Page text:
“Whosoever is delighted in solitude, is either a wild beast or a god.”
I ended last week’s essay on the empty promise of technology as a cure for loneliness (I recommend you read it first). “Part of the screen’s allure is that it facilitates a dangerously pleasurable self-forgetfulness,” says Olivia Laing in The Lonely City. It’s this very self-forgetfulness that happens when we spend too much time in our own private worlds. I only realize this now that I’m living with roommates for the first time in six years. Being around other people, I become self-aware; having a face-to-face conversation makes me conscious of what I say and how I look; I’m now defined in relation to another body moving in space.
At the beginning of quarantine, I was thriving, all my years of isolation made going weeks without seeing anyone a breeze. But after a while, I questioned if I might be lonely after all. While my daily routine hadn’t change, I noticed the absence of rush hour traffic, kids playing outside at recess, interactions with neighbourly acquaintances (also known as weak ties)—these seemingly mundane details gave shape to my life. In the before times, I was alone but never really alone, I had solitude within a sense of belonging; an awareness that the world was still churning beyond the boundaries of my seclusion.
Over the years of isolating, it became really comfortable, not having to constantly face myself by facing others. Sure, I could handle light friendships, impersonal work relationships, but anything deeper would require a form of self-reflection I didn’t want to deal with. The problem is, I deluded myself into thinking I was becoming more confident, and cared less what people thought of me. Now that I’m living with others, I’m realizing I still care—living alone just reduced the number of potential encounters of judgment; I didn’t have to face myself as often.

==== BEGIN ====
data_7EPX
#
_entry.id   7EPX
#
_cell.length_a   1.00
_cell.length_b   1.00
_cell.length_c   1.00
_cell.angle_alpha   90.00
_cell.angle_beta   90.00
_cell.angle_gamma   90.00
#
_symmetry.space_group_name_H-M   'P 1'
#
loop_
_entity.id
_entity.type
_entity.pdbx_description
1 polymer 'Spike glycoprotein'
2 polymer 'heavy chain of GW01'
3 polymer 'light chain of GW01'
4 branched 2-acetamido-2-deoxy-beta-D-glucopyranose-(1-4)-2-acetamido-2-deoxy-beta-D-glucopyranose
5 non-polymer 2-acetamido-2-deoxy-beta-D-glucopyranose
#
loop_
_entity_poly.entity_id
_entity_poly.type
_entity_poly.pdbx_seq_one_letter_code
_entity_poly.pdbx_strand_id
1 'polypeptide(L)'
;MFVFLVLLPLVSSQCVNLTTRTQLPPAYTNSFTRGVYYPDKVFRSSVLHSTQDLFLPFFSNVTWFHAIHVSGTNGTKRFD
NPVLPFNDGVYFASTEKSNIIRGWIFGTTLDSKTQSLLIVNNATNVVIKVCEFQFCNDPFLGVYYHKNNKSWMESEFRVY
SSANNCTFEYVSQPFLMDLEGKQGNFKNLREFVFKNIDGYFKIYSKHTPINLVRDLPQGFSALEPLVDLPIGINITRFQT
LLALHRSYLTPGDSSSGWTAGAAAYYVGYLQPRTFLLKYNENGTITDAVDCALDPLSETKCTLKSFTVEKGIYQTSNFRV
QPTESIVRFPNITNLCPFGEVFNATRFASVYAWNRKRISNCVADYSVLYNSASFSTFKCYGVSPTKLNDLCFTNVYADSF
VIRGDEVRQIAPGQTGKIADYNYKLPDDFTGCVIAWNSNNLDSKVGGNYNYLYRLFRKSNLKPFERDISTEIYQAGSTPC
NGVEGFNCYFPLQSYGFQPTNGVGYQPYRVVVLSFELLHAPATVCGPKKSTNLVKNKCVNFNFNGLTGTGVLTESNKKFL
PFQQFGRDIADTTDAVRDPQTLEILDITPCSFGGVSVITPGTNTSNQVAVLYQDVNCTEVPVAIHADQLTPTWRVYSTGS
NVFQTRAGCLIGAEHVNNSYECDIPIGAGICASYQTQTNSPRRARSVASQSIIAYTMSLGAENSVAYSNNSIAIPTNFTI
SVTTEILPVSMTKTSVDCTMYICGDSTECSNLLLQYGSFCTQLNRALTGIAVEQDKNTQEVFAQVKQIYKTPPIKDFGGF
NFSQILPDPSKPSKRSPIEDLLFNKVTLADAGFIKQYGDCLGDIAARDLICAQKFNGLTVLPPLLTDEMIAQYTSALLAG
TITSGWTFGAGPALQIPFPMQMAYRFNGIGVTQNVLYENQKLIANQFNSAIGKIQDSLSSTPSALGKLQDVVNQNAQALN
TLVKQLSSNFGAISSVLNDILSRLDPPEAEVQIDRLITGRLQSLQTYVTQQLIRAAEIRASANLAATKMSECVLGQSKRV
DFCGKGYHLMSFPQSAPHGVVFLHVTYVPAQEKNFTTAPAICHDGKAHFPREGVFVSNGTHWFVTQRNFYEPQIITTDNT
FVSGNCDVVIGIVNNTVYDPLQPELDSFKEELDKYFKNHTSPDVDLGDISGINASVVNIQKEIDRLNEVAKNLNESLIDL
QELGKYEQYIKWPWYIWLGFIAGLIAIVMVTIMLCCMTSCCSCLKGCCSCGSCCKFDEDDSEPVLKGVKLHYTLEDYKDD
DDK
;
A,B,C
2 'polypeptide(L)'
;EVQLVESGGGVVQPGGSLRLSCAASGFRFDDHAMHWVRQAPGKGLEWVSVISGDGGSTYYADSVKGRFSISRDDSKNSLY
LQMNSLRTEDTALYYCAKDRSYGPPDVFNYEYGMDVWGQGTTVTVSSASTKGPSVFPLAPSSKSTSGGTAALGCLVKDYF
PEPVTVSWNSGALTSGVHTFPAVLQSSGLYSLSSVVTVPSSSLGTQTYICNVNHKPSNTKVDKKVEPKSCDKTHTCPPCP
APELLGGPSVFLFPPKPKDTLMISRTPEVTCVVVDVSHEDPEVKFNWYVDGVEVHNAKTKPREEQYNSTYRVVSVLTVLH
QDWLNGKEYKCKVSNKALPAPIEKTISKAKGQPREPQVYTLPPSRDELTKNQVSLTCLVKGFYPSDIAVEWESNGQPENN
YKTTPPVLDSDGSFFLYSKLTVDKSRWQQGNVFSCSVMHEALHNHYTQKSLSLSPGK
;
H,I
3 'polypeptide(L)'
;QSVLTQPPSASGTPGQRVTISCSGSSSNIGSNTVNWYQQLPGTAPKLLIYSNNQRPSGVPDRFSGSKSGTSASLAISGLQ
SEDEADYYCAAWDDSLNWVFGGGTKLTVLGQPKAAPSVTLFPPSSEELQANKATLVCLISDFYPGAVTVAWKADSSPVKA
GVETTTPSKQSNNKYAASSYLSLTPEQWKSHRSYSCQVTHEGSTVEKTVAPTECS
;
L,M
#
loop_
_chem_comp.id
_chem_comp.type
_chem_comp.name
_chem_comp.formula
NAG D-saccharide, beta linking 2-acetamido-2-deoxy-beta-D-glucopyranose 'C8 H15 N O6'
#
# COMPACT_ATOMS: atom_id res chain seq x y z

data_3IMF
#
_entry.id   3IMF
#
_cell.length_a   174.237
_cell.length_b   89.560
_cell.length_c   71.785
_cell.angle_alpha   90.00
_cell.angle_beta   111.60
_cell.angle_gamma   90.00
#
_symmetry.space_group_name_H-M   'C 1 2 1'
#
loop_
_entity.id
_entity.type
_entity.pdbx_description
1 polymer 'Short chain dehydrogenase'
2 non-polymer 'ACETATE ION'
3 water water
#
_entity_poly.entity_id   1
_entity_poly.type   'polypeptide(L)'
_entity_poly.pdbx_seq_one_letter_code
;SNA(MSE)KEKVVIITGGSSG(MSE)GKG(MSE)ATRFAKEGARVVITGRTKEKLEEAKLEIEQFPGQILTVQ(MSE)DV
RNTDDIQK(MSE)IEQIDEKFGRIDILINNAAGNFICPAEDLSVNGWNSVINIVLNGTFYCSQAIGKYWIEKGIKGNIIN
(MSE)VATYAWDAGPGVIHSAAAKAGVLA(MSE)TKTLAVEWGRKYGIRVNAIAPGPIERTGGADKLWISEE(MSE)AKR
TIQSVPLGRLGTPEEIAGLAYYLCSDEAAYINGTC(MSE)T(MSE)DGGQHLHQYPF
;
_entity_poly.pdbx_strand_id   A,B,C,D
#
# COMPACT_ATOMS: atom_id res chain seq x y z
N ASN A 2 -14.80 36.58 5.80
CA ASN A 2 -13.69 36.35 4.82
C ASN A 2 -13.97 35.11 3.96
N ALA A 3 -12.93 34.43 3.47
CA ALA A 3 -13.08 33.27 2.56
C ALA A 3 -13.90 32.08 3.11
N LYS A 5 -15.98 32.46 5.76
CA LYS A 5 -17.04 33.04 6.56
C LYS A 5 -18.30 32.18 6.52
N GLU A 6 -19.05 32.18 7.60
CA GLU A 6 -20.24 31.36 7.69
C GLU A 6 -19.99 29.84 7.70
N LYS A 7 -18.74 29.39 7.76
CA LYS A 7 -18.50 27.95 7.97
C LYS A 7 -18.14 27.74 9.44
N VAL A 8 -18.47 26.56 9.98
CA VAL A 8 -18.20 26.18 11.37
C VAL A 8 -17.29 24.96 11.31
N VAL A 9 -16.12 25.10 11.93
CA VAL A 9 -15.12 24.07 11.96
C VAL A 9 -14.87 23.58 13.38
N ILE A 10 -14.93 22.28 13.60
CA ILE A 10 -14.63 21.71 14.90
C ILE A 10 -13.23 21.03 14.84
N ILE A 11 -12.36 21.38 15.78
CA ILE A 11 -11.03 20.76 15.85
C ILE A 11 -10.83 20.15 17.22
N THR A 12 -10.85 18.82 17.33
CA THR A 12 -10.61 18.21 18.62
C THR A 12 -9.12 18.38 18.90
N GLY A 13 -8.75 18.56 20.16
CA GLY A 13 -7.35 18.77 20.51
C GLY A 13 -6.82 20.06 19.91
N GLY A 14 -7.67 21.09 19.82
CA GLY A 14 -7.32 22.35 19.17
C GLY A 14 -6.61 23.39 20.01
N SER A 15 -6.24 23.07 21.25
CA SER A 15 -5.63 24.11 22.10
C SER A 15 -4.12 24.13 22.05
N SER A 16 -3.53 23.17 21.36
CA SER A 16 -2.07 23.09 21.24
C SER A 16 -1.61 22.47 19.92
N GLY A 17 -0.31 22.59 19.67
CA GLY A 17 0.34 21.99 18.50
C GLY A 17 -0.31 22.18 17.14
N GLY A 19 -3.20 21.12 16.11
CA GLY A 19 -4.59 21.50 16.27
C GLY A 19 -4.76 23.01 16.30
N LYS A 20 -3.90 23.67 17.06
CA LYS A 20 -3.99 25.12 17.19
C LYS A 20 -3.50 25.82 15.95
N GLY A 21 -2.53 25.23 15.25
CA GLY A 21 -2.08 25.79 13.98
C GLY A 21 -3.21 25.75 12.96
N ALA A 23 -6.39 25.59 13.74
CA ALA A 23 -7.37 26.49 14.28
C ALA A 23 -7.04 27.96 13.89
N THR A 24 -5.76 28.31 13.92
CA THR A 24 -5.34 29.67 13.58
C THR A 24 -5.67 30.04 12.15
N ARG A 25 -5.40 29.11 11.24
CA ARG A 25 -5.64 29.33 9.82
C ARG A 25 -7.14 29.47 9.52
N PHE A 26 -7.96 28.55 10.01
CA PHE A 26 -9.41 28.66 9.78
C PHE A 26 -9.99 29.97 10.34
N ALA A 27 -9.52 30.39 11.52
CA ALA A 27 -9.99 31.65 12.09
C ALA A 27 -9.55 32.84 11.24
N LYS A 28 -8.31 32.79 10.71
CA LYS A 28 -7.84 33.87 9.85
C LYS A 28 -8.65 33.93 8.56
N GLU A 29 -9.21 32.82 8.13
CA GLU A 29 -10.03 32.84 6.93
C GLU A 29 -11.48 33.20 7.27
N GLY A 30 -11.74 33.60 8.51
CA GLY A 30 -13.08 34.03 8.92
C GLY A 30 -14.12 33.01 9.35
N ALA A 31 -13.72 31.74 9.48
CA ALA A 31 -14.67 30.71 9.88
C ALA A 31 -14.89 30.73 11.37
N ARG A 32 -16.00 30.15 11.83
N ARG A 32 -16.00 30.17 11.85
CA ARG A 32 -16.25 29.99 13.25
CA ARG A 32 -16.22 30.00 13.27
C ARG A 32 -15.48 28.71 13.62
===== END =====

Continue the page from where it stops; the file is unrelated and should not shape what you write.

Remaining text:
This is the danger with loneliness, it sneakily erodes confidence over time. “In the beginning you know that loneliness is circumstantial, but over a long period of time, you start to doubt yourself,” says Dr. Vivek Murphy. “You start to believe you’re lonely because you’re broken or not lovable.” I didn’t think I was lonely all these years (and I’m still not sure I was) but the more I isolated, the more I became convinced that I was meant to be alone. According to social neurologist John Cacioppo, loneliness makes our brains hyper-alert to any sign of rejection. “It’s a vicious circle, in that each misreading of social nuance becomes evidence for further withdrawal,” writes Laing. I often dismiss any gesture towards me as a pity offer, while reaching out feels desperate, and so I retreat inward.
Here’s the thing though, I don’t think loneliness is actually so harmful. There is something magical about feeling separate from the world. When it’s just me, there is no me in relation to others; no seeing myself from other people’s perspective, I’m simply existing, “porous and borderless,” as Laing describes. I have felt most at home, most content, when I’ve been by myself, anonymous in a place where I know no one. With people comes noise; alone, there is silence. I see the silence not as a state of lack, but as a blank canvas; fertile ground for creativity and discovery. I’ve learned so much about myself and the world, in the quiet of my solitude.
“In certain circumstances, being outside, not fitting in, can be a source of satisfaction, even pleasure,” writes Olivia Laing. “There are kinds of solitude that provide a respite from loneliness, a holiday if not a cure.” When the bubonic plague broke out in 1665, Isaac Newton had to quarantine on his family estate, but as Andreas Kluth writes, rather than being stuck Newton was “liberated”; the time alone led him to develop the theory of gravity.
Unfortunately, I don’t live in some remote mountain cabin off the grid—being a recluse isn’t exactly compatible with urban life (except during a pandemic). I now see how I’ve mistaken myself into thinking I was becoming more resilient, when I was really just sinking into the safety of being alone. I was building walls that have made me both more self-sufficient and perceptive, but also more sensitive to external interaction.